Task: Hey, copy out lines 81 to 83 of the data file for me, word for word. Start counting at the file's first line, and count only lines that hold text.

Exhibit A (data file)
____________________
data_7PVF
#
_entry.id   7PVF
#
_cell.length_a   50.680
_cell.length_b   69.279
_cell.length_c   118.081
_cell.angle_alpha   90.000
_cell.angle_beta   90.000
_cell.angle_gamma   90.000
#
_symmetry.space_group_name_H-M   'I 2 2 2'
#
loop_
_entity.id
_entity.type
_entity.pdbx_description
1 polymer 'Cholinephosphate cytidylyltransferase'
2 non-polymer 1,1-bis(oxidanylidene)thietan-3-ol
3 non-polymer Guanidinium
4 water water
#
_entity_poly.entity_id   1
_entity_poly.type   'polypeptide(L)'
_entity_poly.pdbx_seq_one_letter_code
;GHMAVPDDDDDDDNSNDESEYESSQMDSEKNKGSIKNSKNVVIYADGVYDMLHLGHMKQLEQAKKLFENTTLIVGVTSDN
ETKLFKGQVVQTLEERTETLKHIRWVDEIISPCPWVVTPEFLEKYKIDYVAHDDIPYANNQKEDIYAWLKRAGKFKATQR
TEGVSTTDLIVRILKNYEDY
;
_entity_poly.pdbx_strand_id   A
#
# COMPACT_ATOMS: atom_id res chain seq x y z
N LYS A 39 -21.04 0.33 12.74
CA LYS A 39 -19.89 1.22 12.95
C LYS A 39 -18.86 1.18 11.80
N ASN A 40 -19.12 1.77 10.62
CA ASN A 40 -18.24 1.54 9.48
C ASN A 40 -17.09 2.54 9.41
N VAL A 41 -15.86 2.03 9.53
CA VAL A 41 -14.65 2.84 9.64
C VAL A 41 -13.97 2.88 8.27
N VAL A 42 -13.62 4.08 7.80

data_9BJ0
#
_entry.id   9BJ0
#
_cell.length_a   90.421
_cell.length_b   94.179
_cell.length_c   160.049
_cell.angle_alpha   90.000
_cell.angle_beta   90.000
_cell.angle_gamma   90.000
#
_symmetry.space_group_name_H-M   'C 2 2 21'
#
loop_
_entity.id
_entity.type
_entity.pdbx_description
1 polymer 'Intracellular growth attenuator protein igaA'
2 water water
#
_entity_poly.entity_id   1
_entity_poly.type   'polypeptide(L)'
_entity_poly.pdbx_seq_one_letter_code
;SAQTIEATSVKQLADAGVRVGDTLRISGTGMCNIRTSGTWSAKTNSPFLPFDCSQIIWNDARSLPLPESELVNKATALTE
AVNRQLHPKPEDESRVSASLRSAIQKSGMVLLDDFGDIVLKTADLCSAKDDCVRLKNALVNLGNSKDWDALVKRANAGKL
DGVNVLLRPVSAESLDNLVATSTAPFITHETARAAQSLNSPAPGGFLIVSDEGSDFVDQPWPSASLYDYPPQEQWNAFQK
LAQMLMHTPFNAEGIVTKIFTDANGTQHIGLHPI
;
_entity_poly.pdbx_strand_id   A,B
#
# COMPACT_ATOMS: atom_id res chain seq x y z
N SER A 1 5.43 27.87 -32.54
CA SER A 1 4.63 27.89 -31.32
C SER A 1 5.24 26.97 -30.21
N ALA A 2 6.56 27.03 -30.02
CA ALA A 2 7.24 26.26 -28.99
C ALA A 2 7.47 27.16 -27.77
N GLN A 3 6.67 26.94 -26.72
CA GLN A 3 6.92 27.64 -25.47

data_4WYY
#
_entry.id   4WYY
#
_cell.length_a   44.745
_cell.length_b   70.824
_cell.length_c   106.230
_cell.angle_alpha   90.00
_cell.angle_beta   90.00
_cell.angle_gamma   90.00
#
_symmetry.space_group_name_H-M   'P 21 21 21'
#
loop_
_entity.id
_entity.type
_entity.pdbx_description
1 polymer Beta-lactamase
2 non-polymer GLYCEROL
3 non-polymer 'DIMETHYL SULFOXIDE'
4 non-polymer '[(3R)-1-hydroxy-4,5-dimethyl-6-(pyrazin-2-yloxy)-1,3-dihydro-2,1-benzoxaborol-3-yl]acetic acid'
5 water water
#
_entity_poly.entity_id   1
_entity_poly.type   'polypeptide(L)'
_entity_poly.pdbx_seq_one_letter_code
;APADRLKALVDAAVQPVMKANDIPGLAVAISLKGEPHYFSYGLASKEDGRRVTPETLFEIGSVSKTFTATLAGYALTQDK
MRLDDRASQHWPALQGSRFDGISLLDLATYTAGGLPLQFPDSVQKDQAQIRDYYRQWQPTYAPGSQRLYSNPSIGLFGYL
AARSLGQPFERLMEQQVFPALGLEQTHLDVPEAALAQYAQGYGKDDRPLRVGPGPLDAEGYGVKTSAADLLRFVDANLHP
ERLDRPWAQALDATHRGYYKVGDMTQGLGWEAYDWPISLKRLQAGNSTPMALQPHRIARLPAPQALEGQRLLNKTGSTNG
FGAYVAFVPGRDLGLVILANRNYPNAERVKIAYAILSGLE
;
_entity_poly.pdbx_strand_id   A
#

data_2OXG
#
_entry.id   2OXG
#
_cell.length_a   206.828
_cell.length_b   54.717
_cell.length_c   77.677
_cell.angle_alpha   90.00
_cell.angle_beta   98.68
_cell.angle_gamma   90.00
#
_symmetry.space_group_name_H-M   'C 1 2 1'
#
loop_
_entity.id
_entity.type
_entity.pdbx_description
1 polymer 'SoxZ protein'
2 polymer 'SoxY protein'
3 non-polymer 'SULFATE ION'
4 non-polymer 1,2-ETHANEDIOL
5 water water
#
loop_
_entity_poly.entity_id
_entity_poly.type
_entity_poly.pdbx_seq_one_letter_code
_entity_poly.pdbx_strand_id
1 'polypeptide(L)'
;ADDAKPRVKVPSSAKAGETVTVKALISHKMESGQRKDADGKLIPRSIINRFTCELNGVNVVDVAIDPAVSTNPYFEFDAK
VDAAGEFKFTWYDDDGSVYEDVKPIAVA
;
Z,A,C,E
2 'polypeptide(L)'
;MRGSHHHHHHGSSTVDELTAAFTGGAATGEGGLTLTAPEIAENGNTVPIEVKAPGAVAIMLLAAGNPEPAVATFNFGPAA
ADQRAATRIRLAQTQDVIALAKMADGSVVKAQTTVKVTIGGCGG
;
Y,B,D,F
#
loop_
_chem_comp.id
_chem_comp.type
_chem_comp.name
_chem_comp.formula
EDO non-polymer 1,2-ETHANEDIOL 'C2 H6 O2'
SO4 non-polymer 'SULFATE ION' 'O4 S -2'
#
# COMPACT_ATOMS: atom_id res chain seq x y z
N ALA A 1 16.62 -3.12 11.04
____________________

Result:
CA GLN A 3 6.92 27.64 -25.47

data_4WYY
#